Use the mccmdint function to extract a value from the command line as an integer value. The following code fragment extracts the value of the second positional parameter as an integer. The call to mccmdint also performs range checking to verify that the value entered by the user is within the range 1 to 9999. If the user doesn't enter a value for the second positional parameter, the default value of 1 is used.
When the TEST command runs, the variable fileno will contain the value 4. If the user enters the value 10000 for the second positional parameter, the range allowed in this mccmdint call is exceeded. Thus, mccmdint prints the following error message and returns an error status.
The functions to extract time information, mccmddhr and mccmdihr, accept input in a variety of formats. To get a list of the acceptable formats, type the command ARGHELP TIME from the McIDAS-X Text and Command Window.
The following code fragment extracts the value of the second keyword positional parameter as an integer for the keyword START. Note that the call to mccmdihr also performs range checking to verify that the value entered by the user falls within the range 0 to 23:59:59. This is not done automatically, so you can also use these functions to extract an interval of time such as -18:45.
When the TEST command runs, the variable starttime contains the value 123000. If the user doesn't enter a value for the second keyword positional parameter for the START keyword, the value returned in starttime is the default of 120000.
Be careful when setting ranges and default values for the mccmdihr function and using the returned values. The format expected is hhmmss. To specify 15:00:00 as the default for a command, you must enter 150000 as the fourth parameter in mccmdihr. If you specify 15 for the default, the value returned will be 00:00:15.
The following code fragment extracts the value of the second keyword positional parameter as a double precision number for the keyword END. The default value is five hours. Note that range checking is turned off in this example by setting the minimum value, 99.0, greater than the maximum value, -99.0.
The function to extract date information, mccmdiyd, accepts input in a variety of formats. To get a list of the acceptable formats, type the command ARGHELP DATE from the McIDAS-X Text and Command Window.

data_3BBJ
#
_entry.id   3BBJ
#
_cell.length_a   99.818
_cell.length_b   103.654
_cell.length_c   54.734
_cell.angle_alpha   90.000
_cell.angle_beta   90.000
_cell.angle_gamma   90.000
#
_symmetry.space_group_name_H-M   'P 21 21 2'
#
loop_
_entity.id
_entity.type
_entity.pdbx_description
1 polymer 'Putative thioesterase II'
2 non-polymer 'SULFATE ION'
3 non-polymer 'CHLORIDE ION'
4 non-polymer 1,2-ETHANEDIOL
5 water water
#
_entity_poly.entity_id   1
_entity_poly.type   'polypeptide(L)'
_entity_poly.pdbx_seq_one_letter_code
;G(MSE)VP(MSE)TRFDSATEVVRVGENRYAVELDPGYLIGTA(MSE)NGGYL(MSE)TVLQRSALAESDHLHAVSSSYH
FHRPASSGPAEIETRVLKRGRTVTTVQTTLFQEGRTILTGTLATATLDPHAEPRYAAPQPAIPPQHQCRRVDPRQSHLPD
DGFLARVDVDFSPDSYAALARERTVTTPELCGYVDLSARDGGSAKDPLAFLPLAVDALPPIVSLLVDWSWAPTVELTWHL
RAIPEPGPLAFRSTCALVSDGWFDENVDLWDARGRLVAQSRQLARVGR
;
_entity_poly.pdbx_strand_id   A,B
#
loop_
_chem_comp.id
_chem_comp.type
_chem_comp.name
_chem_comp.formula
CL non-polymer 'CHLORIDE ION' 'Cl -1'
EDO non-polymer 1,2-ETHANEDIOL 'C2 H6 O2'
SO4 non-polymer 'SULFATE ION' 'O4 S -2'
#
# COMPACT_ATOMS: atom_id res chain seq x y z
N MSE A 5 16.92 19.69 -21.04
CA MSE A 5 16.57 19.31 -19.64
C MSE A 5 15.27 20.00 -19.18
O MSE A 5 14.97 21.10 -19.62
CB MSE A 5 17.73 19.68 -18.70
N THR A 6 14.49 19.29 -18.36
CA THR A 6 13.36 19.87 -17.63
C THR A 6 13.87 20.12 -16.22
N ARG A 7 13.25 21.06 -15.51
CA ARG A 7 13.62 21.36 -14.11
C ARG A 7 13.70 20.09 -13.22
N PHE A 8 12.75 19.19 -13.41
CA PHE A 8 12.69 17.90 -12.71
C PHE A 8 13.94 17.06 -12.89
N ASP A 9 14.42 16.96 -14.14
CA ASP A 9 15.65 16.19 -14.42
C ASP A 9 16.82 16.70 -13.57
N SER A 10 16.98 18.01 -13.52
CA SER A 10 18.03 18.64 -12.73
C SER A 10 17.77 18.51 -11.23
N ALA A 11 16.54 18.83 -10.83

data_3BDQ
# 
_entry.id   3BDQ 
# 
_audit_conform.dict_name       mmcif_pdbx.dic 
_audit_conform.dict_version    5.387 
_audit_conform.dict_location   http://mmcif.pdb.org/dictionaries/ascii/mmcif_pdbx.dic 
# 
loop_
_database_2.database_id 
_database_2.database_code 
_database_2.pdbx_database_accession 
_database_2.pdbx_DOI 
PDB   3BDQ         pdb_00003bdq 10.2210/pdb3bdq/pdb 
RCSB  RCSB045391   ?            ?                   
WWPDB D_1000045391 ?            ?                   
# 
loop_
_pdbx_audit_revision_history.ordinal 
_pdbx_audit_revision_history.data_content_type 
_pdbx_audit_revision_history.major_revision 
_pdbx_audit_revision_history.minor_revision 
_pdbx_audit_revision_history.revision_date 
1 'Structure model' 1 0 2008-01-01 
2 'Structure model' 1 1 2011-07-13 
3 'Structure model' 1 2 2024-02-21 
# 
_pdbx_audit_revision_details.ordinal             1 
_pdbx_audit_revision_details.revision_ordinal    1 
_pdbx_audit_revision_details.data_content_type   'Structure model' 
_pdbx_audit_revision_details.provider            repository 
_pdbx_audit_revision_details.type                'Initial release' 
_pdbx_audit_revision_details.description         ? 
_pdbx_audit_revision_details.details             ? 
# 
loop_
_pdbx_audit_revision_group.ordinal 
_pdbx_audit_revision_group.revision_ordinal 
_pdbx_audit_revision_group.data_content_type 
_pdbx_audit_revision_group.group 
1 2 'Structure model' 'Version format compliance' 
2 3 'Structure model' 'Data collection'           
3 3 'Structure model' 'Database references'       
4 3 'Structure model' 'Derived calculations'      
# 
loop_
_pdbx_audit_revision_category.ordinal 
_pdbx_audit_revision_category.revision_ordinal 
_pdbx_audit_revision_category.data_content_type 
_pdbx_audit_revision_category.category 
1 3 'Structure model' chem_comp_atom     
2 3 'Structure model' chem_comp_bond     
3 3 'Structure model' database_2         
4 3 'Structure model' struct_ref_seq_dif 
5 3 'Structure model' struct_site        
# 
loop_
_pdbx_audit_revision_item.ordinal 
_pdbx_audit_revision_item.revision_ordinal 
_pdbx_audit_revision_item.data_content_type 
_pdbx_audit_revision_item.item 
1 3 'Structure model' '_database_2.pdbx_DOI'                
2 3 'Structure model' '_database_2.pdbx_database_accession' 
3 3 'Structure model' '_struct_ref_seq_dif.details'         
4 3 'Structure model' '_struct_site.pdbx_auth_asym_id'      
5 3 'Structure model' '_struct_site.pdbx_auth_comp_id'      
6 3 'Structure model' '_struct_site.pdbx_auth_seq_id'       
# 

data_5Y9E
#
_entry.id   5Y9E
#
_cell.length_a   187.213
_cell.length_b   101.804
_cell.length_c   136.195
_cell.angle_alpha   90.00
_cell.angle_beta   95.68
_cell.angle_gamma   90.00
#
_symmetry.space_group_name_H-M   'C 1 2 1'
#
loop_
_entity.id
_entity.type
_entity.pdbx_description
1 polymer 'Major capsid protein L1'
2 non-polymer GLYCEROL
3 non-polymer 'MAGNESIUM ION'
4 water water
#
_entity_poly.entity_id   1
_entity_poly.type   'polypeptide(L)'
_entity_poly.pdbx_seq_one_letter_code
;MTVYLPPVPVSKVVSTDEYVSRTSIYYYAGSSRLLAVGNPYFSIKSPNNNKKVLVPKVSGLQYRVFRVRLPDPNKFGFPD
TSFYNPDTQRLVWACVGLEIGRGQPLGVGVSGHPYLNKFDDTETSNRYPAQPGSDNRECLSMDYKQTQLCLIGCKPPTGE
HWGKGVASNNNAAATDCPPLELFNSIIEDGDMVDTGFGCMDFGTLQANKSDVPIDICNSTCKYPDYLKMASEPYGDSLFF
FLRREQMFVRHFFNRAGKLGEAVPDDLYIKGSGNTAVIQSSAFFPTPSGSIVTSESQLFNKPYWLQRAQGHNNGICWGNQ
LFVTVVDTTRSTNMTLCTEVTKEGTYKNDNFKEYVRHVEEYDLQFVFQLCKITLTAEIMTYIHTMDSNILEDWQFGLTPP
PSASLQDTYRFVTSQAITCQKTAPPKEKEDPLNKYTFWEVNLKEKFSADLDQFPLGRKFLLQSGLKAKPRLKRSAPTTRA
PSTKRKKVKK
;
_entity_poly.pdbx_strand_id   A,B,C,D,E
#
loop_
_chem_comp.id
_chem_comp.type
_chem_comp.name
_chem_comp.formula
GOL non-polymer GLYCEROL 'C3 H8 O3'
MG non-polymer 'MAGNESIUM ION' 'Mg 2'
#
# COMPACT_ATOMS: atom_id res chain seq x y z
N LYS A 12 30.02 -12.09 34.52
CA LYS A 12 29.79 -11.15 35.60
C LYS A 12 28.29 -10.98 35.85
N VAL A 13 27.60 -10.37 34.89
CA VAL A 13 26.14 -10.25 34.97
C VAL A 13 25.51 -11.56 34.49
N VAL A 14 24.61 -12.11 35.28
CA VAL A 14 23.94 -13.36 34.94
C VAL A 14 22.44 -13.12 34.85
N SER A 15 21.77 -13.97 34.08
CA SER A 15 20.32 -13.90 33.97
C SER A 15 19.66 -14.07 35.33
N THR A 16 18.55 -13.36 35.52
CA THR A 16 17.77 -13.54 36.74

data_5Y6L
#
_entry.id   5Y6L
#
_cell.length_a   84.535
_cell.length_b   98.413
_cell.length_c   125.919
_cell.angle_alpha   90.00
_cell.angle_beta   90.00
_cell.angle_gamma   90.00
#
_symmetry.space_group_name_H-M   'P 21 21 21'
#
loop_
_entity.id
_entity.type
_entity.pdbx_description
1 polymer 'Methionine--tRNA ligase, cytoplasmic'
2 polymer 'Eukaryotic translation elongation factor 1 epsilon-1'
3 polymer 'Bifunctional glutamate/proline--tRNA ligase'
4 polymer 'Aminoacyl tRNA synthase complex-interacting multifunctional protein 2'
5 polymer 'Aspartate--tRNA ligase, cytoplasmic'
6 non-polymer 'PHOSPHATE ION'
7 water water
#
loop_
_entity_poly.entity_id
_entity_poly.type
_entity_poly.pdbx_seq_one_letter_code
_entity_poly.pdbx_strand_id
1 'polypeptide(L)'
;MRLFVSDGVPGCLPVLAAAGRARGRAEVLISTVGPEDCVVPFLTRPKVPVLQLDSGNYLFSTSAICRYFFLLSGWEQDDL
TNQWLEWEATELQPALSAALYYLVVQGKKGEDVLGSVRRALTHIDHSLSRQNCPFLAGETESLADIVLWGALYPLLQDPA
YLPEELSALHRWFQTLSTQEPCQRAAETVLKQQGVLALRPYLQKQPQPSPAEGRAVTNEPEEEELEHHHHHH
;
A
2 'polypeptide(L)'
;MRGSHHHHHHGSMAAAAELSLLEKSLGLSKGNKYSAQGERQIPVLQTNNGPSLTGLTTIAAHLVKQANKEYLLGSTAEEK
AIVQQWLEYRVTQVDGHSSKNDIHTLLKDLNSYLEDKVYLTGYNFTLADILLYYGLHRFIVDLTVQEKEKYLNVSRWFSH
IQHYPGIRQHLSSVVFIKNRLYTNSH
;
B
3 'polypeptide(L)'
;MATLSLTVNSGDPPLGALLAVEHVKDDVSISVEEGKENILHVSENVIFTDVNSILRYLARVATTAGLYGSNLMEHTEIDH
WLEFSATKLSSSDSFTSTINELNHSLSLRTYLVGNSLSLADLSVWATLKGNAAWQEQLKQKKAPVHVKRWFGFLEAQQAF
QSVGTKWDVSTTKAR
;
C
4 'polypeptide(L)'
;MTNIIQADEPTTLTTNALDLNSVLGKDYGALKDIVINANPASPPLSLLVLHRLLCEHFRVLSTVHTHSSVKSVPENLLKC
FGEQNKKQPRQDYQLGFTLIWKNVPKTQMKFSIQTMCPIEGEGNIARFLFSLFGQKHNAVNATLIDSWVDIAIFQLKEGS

Use the mccmdquo function sparingly when extracting a quote string that contains whitespace. The preferred method for retrieving parameters containing whitespace is to use the mccmdstr function and have the user enter the parameter with single quotes (') as shown in the mccmdstr section above.
|C function||Fortran function||Description|
Because of the complexity of the McIDAS-X command line, users will sometimes enter an incorrect keyword that is ignored and then not be able to determine why their command doesn't run properly. The mccmdkey function will verify that the keywords entered by the user are valid for the command. It compares the keywords the user enters with a list of acceptable keywords for a command and prints an error message if a discrepancy occurs. Additionally, mccmdkey checks your application to verify that it contains no ambiguous keywords; for example, COL.OR and COL.UMN.
The global keywords described earlier in this section are implicitly included in mccmdkey, so you don't need to include them in your list of keywords to be tested. Your cannot use the mccmdkey function if the keyword names in your command are not fixed; for example, cases where keyword names are related to data structures. Your program cannot predetermine the names the user may have entered; therefore, it cannot use mccmdkey.
Note that it is the programmer's responsibility to keep the keyword list used in mccmdkey consistent with the keywords actually used by the application. This checking can be turned off by the user by setting syskey word 15 to a non-zero value.
Sometimes an application needs to know exactly which keywords the user entered. The mccmdnam function will return this information. The code fragment below shows how to retrieve the list of user-entered keywords.
When applications allow for multiple keyword positional parameters, you must be able to tell how many parameters the user actually included in the command. The mccmdnum function returns this information. The following code fragment extracts the number of keyword positional parameters that the user entered for the PARAMETER keyword.